In the first part of this series on former Islanders GM Garth Snow, I looked at the good he did in his tenure. While some may disagree he did any good at all, all can agree that his executive career was filled with a lot of blunders. Today, I put some of those blunders under the microscope.
As I noted last week, Garth Snow left his successor with a roster full of potential. The Islanders team he left them with had pieces of a roster that could succeed, and that had reached some moderate levels of success under his regime.
Today, I’ll be looking at one of his worst, and most consistent, flaws. The flaw that held his rosters back, and never allowed them to unlock their full potential.
The Honorable Mentions
I’ve got three honorable mentions before we dig into the true fecal pièce de résistance, let’s look at those.
Ryan Smyth Trade
The assets never really blossomed for Oilers GM Kevin Lowe. He picked Alex Plante with the incoming pick. But that first-rounder could’ve been Ian Cole, Max Pacioretty, Mikael Backlund, David Perron, P.K. Subban, or Wayne Simmonds.
Think about the impact one of them could’ve had on this organization. For a fringe-contender Islanders team that was bordering on a rebuild, I would’ve kept the pick and foregone Smyth’s short stint on The Island.
Thomas Vanek Trade
It left the Islanders without John Tavares‘ favorite linemate going forward. Vanek was gone before that season was over, and the Islanders missed the playoffs regardless of the trade, which sent Moulson, a 2014 first-rounder, and a 2015 second-rounder to Buffalo.
Andrew Ladd Signing
Finally, the Andrew Ladd signing has to be Garth’s worst free agency move. It’s the deal’s seven-year term that really makes it atrocious.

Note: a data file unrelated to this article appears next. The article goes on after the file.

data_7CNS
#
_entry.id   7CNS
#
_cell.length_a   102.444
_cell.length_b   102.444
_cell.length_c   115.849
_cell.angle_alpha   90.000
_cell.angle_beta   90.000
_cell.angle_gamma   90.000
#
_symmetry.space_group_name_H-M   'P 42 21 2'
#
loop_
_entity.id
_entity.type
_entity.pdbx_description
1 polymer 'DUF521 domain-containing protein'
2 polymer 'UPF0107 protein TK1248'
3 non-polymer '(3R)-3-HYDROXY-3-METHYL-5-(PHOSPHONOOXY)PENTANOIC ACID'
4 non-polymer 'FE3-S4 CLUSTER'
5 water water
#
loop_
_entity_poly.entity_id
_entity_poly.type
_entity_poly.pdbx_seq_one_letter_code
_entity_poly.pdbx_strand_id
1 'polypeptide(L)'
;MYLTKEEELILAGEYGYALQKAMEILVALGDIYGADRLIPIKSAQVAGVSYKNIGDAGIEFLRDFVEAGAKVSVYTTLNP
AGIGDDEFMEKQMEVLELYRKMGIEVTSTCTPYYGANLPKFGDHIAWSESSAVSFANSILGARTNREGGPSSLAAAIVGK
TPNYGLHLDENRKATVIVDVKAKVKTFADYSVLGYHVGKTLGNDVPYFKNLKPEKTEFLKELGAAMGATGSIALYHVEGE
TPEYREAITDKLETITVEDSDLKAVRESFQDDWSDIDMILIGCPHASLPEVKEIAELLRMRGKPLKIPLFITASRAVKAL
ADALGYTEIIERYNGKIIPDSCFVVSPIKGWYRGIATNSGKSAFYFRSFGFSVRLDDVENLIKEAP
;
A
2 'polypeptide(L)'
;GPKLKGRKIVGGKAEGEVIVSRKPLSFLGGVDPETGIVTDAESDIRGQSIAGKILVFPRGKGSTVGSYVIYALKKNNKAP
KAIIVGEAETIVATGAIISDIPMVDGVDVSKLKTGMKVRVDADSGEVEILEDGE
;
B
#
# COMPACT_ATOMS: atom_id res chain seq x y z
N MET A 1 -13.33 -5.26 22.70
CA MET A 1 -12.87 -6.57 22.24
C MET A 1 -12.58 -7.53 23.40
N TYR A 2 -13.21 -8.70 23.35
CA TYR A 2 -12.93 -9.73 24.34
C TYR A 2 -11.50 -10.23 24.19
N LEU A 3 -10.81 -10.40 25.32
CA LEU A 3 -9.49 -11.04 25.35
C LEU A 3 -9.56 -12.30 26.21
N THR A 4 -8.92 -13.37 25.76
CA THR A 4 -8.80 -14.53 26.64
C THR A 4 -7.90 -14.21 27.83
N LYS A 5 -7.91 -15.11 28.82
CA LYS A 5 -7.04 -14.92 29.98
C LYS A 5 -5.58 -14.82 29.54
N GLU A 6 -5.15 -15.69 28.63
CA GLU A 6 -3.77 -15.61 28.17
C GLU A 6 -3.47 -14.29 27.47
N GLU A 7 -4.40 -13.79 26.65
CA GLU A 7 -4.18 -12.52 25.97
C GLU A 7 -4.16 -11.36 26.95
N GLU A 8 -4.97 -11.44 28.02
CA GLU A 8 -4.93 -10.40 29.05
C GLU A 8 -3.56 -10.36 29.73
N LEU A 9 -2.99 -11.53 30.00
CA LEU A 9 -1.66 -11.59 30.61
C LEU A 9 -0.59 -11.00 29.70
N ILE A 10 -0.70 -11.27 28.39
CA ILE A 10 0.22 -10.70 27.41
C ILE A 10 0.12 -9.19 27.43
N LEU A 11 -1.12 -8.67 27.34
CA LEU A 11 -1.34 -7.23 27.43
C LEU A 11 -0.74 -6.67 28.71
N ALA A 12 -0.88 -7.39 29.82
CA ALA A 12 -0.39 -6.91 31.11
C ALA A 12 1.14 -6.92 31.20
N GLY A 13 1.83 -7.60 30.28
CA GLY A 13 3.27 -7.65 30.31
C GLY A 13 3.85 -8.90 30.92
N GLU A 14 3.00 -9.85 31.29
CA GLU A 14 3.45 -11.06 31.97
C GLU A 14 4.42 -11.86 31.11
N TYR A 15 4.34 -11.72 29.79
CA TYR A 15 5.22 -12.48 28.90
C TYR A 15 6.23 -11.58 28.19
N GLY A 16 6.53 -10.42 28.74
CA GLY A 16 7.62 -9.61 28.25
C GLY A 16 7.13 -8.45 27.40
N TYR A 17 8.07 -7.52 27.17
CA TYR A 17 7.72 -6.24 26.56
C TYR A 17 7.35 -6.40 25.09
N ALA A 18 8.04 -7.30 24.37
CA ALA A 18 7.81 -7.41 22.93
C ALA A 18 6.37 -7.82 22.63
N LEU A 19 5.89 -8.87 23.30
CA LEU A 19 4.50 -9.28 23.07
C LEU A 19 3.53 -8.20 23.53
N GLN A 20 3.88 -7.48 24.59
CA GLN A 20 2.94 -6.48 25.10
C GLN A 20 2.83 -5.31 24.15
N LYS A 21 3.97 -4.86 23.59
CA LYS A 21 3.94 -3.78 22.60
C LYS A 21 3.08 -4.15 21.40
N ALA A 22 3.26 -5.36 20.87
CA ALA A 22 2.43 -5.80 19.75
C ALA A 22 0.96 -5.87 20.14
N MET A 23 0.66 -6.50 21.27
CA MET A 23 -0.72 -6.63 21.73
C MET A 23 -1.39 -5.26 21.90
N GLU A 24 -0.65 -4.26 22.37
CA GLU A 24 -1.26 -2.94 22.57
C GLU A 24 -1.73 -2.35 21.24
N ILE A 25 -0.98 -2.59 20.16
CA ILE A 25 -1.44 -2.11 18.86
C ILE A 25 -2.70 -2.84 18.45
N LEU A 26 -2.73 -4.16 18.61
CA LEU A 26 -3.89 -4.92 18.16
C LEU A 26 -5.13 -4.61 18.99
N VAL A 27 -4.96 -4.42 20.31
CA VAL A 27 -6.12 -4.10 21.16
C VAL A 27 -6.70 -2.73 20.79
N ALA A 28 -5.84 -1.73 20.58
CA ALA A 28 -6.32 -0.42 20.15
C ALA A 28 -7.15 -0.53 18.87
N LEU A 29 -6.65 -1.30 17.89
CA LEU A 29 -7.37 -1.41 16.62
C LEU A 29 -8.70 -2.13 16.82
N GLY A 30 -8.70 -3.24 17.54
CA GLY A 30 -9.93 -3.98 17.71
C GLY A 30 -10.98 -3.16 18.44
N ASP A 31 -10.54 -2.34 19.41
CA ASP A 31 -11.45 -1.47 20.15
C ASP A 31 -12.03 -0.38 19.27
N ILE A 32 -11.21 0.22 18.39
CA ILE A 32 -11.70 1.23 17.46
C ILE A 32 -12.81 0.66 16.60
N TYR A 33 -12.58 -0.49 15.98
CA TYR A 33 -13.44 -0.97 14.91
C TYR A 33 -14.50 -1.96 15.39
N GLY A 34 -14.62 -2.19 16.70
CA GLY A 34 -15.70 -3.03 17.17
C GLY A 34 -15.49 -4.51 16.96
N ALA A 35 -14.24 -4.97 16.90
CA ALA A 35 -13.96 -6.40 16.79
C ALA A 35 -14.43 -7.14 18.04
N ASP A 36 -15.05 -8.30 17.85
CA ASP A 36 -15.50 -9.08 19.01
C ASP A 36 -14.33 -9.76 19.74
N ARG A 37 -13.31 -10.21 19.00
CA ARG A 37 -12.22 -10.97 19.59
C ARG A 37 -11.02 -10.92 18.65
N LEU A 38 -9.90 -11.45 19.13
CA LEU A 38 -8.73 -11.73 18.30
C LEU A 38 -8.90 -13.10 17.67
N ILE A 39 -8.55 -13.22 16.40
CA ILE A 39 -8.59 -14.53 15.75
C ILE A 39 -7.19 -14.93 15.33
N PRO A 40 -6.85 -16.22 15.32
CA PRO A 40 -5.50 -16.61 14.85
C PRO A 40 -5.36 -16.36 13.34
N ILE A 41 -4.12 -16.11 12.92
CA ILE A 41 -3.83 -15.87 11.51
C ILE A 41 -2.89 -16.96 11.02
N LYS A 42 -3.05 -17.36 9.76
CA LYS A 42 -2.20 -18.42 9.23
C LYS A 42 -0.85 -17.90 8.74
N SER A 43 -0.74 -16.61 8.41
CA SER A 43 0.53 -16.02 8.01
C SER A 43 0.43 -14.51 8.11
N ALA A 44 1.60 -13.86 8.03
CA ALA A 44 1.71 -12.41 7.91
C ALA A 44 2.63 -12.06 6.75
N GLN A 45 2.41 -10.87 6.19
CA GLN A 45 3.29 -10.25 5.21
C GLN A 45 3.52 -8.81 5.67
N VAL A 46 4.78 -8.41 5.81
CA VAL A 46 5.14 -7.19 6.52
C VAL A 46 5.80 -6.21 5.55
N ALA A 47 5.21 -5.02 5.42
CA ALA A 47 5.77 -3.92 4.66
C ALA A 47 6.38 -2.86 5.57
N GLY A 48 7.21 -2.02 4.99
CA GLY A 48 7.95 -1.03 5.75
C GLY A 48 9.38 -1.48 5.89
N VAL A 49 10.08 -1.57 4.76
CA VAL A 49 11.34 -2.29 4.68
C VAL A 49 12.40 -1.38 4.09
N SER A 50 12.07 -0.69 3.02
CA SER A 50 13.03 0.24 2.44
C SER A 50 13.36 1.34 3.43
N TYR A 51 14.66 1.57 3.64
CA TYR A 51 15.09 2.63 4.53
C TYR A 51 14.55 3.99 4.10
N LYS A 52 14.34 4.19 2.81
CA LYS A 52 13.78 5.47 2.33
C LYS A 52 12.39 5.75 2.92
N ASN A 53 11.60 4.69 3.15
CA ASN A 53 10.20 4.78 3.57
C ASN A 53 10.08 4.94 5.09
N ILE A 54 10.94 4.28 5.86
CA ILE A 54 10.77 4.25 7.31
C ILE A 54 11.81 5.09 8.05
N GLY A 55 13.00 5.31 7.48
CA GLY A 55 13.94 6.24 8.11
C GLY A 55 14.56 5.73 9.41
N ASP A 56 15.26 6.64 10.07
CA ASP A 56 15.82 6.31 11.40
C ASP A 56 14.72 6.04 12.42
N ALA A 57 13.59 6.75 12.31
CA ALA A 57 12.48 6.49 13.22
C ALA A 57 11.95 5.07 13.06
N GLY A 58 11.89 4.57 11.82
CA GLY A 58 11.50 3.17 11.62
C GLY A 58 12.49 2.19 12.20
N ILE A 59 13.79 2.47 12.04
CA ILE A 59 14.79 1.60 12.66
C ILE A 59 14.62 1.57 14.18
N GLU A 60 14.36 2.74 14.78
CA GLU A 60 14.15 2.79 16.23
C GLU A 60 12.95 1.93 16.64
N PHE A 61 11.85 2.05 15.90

The former Jets captain’s production and health fell off a cliff almost immediately with the Islanders. He has four years remaining on his deal. Ladd was waived to AHL Bridgeport for further conditioning Thursday.
The Coaching Gaffe
Capuano has the second-most wins in New York Islanders coaching history. Yet, the team always felt as if they were being held back by his coaching. Too often Islanders fans found themselves watching a team that looked ill-prepared to play a game, had lost focus between periods, or a combination of both.
It happened over, and over again. The roster in Capuano’s final season was not wholly the same, but very similar, and arguably more talented than this current Islanders crop. Their lack of success can be blamed largely on poor coaching.
Unlike Wednesday night, those Capuano Islanders teams would not rebound with a strong adjustment at intermissions. Once things started to come undone, they usually went off the rails completely.
As for Weight, there’s not really much to say. Weight made the Islanders look hapless. The same defense that pundits were saying needed a top-down re-haul after the Weight season allowed the fewest goals in the NHL under Barry Trotz the next year.
For too long Garth Snow failed to address his Islanders squads’ greatest weakness: coaching. After a coach had well overstayed his welcome he would be fired, only to give way to another coach from Bridgeport, or an assistant from the same staff, it was laughable.
Lou Lamoriello, in under a month, fixed what Garth Snow had been missing for twelve years. He hired a competent head coach to run his team. It was the first move he made. Garth had twelve years to get the right bench boss running things. He never did, and that’s unacceptable.
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Thanks for reading. Next week, I’ll be deep-diving into the absolute lowest points in Garth’s executive career. We’ll be talking about the Rick DiPietro contract, and the 2018 John Tavares free agency saga. Stay tuned.